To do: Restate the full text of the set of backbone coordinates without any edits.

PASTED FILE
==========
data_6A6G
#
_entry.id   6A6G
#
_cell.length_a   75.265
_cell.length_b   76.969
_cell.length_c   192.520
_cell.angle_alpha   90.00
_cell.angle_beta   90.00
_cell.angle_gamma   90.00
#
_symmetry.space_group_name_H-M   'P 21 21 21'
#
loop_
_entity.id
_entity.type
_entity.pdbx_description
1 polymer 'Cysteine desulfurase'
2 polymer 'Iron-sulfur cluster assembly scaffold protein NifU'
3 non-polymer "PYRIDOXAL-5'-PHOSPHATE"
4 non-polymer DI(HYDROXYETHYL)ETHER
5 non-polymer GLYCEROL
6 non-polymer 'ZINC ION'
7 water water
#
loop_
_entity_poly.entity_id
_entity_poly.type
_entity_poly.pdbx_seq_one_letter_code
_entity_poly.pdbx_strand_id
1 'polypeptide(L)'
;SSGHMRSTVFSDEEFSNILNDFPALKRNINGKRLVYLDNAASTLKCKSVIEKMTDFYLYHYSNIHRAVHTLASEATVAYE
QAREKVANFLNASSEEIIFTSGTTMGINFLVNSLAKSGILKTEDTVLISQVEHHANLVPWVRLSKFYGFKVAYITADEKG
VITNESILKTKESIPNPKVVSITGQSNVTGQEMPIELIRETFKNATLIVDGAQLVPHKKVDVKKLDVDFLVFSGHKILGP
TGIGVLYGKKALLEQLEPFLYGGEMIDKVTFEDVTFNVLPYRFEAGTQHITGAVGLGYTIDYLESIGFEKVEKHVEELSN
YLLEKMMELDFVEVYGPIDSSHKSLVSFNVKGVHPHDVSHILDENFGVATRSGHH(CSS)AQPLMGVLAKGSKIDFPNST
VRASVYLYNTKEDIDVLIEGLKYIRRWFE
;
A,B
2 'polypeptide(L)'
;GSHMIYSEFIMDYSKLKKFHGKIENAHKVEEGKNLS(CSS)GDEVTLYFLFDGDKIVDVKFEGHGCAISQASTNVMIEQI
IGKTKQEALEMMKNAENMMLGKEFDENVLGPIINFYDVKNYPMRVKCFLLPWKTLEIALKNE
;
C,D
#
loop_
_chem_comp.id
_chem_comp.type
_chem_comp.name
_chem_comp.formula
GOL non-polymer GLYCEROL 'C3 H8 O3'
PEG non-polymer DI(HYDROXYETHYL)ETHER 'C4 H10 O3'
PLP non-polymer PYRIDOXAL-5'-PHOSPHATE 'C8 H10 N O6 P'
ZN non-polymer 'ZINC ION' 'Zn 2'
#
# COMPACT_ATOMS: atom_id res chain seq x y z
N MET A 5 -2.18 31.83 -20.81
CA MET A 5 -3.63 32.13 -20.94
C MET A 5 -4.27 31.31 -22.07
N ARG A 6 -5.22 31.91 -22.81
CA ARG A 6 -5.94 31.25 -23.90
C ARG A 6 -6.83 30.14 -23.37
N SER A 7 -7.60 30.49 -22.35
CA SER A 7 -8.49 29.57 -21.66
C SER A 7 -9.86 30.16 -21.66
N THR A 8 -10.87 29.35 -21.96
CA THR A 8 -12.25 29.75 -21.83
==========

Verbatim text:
data_6A6G
#
_entry.id   6A6G
#
_cell.length_a   75.265
_cell.length_b   76.969
_cell.length_c   192.520
_cell.angle_alpha   90.00
_cell.angle_beta   90.00
_cell.angle_gamma   90.00
#
_symmetry.space_group_name_H-M   'P 21 21 21'
#
loop_
_entity.id
_entity.type
_entity.pdbx_description
1 polymer 'Cysteine desulfurase'
2 polymer 'Iron-sulfur cluster assembly scaffold protein NifU'
3 non-polymer "PYRIDOXAL-5'-PHOSPHATE"
4 non-polymer DI(HYDROXYETHYL)ETHER
5 non-polymer GLYCEROL
6 non-polymer 'ZINC ION'
7 water water
#
loop_
_entity_poly.entity_id
_entity_poly.type
_entity_poly.pdbx_seq_one_letter_code
_entity_poly.pdbx_strand_id
1 'polypeptide(L)'
;SSGHMRSTVFSDEEFSNILNDFPALKRNINGKRLVYLDNAASTLKCKSVIEKMTDFYLYHYSNIHRAVHTLASEATVAYE
QAREKVANFLNASSEEIIFTSGTTMGINFLVNSLAKSGILKTEDTVLISQVEHHANLVPWVRLSKFYGFKVAYITADEKG
VITNESILKTKESIPNPKVVSITGQSNVTGQEMPIELIRETFKNATLIVDGAQLVPHKKVDVKKLDVDFLVFSGHKILGP
TGIGVLYGKKALLEQLEPFLYGGEMIDKVTFEDVTFNVLPYRFEAGTQHITGAVGLGYTIDYLESIGFEKVEKHVEELSN
YLLEKMMELDFVEVYGPIDSSHKSLVSFNVKGVHPHDVSHILDENFGVATRSGHH(CSS)AQPLMGVLAKGSKIDFPNST
VRASVYLYNTKEDIDVLIEGLKYIRRWFE
;
A,B
2 'polypeptide(L)'
;GSHMIYSEFIMDYSKLKKFHGKIENAHKVEEGKNLS(CSS)GDEVTLYFLFDGDKIVDVKFEGHGCAISQASTNVMIEQI
IGKTKQEALEMMKNAENMMLGKEFDENVLGPIINFYDVKNYPMRVKCFLLPWKTLEIALKNE
;
C,D
#
loop_
_chem_comp.id
_chem_comp.type
_chem_comp.name
_chem_comp.formula
GOL non-polymer GLYCEROL 'C3 H8 O3'
PEG non-polymer DI(HYDROXYETHYL)ETHER 'C4 H10 O3'
PLP non-polymer PYRIDOXAL-5'-PHOSPHATE 'C8 H10 N O6 P'
ZN non-polymer 'ZINC ION' 'Zn 2'
#
# COMPACT_ATOMS: atom_id res chain seq x y z
N MET A 5 -2.18 31.83 -20.81
CA MET A 5 -3.63 32.13 -20.94
C MET A 5 -4.27 31.31 -22.07
N ARG A 6 -5.22 31.91 -22.81
CA ARG A 6 -5.94 31.25 -23.90
C ARG A 6 -6.83 30.14 -23.37
N SER A 7 -7.60 30.49 -22.35
CA SER A 7 -8.49 29.57 -21.66
C SER A 7 -9.86 30.16 -21.66
N THR A 8 -10.87 29.35 -21.96
CA THR A 8 -12.25 29.75 -21.83